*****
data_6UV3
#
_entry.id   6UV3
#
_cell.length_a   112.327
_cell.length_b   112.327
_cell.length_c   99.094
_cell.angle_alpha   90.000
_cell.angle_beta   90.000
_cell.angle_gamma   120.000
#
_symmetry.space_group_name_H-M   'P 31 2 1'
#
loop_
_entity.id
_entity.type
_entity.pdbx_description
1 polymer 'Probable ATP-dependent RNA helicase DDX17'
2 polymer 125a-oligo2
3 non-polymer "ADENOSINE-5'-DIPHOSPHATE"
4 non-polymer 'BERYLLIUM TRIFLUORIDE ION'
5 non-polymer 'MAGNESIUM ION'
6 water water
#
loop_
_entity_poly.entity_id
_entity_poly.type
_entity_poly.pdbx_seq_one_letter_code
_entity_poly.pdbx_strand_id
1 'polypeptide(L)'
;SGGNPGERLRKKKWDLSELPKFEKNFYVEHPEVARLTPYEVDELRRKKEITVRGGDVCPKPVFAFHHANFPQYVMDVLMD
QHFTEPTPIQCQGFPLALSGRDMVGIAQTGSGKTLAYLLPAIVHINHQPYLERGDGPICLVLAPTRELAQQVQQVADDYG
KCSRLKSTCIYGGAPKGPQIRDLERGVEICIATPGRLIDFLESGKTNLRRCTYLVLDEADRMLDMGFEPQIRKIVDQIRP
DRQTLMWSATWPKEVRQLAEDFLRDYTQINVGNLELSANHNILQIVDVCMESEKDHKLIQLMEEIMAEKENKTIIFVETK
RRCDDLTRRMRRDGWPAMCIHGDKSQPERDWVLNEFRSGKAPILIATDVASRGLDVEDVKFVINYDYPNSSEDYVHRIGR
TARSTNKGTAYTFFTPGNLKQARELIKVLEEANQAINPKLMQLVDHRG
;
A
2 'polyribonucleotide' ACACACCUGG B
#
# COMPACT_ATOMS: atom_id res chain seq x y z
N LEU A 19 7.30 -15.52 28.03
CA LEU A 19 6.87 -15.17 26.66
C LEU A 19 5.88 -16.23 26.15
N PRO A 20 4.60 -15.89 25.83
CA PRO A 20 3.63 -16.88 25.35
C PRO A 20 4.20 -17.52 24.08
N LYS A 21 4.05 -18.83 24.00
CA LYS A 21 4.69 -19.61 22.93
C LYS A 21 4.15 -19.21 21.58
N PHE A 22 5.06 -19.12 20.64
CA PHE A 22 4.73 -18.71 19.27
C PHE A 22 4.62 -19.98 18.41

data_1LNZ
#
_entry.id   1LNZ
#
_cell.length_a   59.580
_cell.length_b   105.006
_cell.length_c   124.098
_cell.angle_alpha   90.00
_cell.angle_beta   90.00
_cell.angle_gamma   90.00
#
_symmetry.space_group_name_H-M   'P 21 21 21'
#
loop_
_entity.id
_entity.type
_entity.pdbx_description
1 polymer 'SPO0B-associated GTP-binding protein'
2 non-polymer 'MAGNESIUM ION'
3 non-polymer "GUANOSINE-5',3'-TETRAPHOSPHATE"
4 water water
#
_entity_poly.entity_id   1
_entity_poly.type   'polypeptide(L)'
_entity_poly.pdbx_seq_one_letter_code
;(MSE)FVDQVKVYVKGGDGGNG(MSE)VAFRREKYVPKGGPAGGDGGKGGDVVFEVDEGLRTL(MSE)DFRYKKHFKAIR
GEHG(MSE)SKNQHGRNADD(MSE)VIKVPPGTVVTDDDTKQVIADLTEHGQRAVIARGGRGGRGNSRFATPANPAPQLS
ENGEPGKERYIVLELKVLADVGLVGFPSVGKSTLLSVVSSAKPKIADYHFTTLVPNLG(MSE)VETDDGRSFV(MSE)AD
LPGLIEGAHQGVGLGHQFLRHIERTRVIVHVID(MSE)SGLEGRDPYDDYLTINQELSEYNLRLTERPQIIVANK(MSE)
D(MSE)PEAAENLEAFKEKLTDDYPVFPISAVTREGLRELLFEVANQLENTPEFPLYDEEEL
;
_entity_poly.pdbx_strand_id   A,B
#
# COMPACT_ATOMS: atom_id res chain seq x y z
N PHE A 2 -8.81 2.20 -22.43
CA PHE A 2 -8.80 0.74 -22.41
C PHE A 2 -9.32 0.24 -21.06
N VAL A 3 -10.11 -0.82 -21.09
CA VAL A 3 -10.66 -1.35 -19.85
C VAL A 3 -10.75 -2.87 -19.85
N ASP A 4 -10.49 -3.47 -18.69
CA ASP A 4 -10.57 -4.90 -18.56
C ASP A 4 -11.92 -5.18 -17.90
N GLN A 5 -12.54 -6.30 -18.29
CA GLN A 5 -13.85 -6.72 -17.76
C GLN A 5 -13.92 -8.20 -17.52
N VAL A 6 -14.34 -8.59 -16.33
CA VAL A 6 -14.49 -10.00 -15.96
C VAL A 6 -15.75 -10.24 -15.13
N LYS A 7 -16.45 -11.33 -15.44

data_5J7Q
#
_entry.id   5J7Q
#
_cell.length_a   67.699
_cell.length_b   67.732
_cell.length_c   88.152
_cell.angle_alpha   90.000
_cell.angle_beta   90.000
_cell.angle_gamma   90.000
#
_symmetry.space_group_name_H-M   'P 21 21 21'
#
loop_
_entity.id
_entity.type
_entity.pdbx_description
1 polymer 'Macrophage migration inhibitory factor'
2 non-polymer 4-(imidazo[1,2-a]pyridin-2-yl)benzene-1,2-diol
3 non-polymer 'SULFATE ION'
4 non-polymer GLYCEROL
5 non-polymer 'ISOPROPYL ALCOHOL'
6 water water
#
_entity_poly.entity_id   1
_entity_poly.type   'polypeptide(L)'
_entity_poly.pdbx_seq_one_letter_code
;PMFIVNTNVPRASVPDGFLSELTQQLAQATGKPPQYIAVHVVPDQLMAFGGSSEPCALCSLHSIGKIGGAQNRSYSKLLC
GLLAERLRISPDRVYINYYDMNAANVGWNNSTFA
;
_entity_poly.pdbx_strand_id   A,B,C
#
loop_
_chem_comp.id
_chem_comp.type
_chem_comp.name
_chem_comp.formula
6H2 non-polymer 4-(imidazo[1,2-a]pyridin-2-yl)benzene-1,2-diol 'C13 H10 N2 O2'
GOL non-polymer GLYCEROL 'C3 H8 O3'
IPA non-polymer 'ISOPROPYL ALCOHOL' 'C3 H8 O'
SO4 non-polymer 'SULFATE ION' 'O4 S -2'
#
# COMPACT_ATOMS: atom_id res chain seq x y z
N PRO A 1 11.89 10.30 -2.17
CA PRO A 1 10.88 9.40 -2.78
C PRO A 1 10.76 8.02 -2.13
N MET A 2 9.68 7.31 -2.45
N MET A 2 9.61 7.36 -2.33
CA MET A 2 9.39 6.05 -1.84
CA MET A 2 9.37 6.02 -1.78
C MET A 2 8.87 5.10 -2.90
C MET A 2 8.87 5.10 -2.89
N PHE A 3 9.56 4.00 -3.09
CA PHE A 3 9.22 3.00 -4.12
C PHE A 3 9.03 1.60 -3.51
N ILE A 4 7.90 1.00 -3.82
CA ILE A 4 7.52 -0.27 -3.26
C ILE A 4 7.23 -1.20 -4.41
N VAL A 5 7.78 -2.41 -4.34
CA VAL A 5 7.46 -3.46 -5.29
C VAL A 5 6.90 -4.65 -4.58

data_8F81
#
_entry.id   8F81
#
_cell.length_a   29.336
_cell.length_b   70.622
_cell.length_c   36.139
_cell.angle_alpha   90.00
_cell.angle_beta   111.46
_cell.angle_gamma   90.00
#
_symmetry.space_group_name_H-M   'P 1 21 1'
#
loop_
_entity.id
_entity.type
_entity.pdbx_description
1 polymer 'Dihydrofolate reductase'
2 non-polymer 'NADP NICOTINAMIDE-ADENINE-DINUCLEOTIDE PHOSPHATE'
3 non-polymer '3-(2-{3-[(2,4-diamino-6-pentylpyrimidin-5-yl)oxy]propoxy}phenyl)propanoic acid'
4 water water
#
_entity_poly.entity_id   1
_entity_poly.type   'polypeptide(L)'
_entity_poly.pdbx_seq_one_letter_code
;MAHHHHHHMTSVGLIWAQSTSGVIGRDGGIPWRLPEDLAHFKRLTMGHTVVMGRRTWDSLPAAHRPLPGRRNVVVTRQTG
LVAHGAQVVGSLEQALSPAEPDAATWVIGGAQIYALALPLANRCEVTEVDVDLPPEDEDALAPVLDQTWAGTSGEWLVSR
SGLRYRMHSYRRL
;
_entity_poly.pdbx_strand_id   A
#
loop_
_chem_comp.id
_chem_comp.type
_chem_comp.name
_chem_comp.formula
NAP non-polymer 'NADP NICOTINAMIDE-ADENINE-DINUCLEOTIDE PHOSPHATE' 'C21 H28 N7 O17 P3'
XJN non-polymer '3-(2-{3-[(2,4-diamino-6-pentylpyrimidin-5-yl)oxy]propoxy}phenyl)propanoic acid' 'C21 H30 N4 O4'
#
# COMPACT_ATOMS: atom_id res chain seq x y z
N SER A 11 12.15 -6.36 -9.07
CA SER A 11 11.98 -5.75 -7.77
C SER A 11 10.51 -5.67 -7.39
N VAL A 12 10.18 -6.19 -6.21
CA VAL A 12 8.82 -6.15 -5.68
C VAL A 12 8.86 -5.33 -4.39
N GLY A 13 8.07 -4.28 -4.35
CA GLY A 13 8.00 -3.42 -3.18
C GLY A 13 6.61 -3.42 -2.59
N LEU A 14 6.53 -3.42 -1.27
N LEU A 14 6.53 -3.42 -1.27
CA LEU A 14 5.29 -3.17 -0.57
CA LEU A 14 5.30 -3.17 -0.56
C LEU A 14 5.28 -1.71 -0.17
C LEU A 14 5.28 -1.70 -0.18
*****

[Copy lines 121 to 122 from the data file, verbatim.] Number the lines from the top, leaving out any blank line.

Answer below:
1 polymer 'Macrophage migration inhibitory factor'
2 non-polymer 4-(imidazo[1,2-a]pyridin-2-yl)benzene-1,2-diol